5. Choussy O, Ferron C, Védrine PO, Toussaint B, Liétin B, et al. (2008) Adenocarcinoma of Ethmoid: a GETTEC retrospective multicenter study of 418 cases; Laryngoscope. 118: 437-443. Link:
  6. Lund VJ, Stammberger H, Nicolai P, Castelnuovo P, Beal T, et al. (2010) European position paper on Endoscopic management of tumours of the nose, paranasal sinuses and skull base. Rhino Suppl 1: 1-143. Link:
  7. Camp S, Van Gerven L, Poorten VV, Nuyts S, Hermans R, et al. (2016) Long-term follow-up of 123 patients with adenocarcinoma of the sinonasal tract treated with endoscopic resection and postoperative radiation therapy. Head Neck 38: 294-300. Link:
  8. Nicolai P, Schreiber A, Bolzoni Villaret A, Lombardi D, Morassi L, et al. (2016) Intestinal type adenocarcinoma of the ethmoid: Outcomes of a treatment regimen based on endoscopic surgery with or without radiotherapy. Head Neck 38: E996-E1003. Link:
  9. Meccariello G, Deganello A, Choussy O, Gallo O, Vitali D, et al. (2016) Endoscopic nasal versus open approach for the management of sinonasal adenocarcinoma.A pooled-analysis of 1826 patients; Head Neck 38: E2267-2274. Link:
  10. Moya-Plana A, Bresson D, Temam S3, Kolb F4, Janot F, et al. (2016) Development of minimally invasive surgery for sinonasal malignancy. Eur Ann Otorhinolaryngol Head Neck Dis 133: 405-411. Link:
  11. de Gabory L, Maunoury A, Maurice-Tison S, Merza Abdulkhaleq H, Darrouzet V, et al. (2010) Long-term singlecenter results of management of ethmoid adenocarcinoma: 95 patients over 28 years. Ann Surg Oncol 17: 1127-1134. Link:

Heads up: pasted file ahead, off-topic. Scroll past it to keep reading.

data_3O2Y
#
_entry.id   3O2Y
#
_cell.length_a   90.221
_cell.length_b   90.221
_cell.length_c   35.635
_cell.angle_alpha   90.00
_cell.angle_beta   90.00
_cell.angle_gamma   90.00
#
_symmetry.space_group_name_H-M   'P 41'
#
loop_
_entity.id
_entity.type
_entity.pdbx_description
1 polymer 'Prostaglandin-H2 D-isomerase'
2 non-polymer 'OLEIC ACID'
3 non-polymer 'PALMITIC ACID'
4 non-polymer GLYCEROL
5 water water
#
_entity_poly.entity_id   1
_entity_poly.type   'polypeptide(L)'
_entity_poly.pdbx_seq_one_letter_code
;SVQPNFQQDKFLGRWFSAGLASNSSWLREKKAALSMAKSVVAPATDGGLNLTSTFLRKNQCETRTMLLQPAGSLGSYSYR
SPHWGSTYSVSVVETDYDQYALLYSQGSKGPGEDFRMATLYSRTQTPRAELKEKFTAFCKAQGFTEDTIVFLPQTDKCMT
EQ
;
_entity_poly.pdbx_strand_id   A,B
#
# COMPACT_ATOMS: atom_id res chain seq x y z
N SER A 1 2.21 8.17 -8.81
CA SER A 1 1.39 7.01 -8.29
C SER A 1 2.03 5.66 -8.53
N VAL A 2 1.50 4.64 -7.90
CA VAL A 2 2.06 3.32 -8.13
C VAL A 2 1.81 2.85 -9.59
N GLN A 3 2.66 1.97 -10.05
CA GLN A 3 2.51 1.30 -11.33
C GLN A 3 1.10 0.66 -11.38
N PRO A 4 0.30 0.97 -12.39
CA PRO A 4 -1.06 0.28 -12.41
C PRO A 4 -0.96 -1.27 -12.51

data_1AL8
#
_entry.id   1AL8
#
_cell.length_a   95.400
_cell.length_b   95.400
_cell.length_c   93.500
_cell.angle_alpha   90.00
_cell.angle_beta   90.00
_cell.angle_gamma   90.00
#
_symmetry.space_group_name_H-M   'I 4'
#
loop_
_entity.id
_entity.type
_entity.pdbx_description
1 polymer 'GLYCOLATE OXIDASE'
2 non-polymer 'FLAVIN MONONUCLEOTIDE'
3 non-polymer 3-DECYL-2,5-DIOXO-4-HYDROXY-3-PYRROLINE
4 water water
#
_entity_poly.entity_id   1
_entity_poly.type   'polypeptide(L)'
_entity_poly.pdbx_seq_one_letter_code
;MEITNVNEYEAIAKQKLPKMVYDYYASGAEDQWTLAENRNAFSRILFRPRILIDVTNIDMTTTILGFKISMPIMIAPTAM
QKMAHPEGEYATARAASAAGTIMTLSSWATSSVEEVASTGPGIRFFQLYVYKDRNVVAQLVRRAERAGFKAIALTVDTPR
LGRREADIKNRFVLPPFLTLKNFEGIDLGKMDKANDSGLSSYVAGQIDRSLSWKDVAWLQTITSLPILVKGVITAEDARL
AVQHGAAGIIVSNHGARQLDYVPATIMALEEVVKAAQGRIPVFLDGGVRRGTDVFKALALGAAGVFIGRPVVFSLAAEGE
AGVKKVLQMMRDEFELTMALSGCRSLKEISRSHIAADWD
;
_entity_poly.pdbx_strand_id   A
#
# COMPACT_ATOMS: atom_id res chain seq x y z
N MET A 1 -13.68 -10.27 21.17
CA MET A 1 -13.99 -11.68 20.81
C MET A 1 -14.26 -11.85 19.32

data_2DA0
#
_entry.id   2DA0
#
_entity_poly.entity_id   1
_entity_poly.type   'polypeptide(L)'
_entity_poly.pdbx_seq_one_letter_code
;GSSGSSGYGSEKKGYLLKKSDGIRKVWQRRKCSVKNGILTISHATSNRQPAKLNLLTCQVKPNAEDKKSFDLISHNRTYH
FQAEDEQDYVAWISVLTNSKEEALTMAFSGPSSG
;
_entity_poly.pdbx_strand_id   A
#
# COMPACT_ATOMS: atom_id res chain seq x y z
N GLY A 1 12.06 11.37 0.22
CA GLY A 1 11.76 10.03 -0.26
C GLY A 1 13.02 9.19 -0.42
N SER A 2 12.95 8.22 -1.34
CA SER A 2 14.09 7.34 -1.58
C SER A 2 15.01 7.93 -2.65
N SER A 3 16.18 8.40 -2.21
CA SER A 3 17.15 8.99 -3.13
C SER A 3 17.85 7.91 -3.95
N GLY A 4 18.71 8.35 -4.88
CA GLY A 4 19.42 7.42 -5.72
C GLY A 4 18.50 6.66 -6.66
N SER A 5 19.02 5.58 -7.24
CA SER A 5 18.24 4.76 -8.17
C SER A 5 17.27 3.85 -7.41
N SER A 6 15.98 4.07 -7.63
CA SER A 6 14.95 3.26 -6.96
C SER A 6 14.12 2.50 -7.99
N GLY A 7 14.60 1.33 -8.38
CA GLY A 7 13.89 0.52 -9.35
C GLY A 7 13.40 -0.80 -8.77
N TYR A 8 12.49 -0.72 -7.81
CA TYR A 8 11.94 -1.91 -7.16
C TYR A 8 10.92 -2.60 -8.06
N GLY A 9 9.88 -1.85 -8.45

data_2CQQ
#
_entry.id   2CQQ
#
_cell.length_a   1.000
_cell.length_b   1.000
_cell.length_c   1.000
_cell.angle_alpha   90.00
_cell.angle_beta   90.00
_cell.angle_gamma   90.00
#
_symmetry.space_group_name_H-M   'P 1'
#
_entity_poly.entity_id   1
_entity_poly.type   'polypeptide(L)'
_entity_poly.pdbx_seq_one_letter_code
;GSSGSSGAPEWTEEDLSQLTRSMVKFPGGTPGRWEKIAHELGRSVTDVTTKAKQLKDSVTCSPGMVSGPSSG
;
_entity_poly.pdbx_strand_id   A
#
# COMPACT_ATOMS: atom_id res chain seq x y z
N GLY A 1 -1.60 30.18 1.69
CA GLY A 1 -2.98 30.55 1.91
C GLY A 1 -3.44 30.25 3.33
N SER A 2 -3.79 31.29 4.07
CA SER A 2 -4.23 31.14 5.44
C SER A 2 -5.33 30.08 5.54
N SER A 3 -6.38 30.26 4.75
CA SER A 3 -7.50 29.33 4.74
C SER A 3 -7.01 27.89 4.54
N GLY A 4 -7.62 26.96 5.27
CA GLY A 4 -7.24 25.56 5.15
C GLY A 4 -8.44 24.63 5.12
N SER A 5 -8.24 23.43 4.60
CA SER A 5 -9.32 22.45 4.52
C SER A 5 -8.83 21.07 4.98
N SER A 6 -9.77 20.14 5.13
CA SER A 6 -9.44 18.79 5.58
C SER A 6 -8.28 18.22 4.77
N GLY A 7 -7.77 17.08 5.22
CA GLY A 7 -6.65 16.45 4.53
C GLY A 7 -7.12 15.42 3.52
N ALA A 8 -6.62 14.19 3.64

12. Lund VJ, Stammberger H, Fokkens WJ, Beale T, Bernal-Sprekelsen M, et al. (2014) European position paper on the Anatomical terminology of the internal nose and paranasal sinuses. Rhino Suppl 1-34. Link:
  13. Turner JH, Reh DD (2012) Incidence and survival in patients with sinonasal cancer. A historical analysis of population-based data. Head Neck34: 877-885. Link:
  14. Sebastien Vergez, Marie Devars du Mayne, Andre Coste, Patrice Gallet, Roger Jankowski, et al. (2014) Multicenter study to assess endoscopic resection of 159 sinonasal adenocarcinomas. Ann Surg Oncol 21: 1384-1390. Link:
  15. Bely N1, Zanoun M, Laccourreye O, Halimi P (1997) Radiological surveillance of operated ethmoidal cancers. Practical points. Neurochirurgie 43: 76-84. Link:
  16. Knegt PP, Ah-See KW, vd Velden LA, Kerrebijn J (2001) Adenocarcinoma of the ethmoidal sinus complex: surgical debulking and topicalfluorouracil may be the optimal treatment. Arch Otolaryngol Head Neck Surg 127: 141-146. Link:
  17. Al-Qudah M (2015) Image-Guided Sinus Surgery in Sinonasal Pathologies With Skull Base/Orbital Erosion. J Craniofac Surg 26: 1606-1608. Link:
  18. Dalgorf DM, Sacks R, Wormald PJ, Naidoo Y, Panizza B, et al. (2013) Image-guided surgery influences perioperative morbidity from endoscopic sinus surgery: a systematic review and meta-analysis. Otolaryngol Head Neck Surg 149: 17-29. Link:
  19. Ramakrishnan VR, Orlandi RR, Citardi MJ, Smith TL, Fried MP, et al. (2013) The use of image-guided surgery in endoscopic sinus surgery : an evidence-based review with recommandations. Int Forum Allergy Rhinol 3: 236-241. Link:
  20. American Academy of Otolaryngology – Head and Neck Surgery. Intra-operative use of computer aided surgery. Link:

Follow us on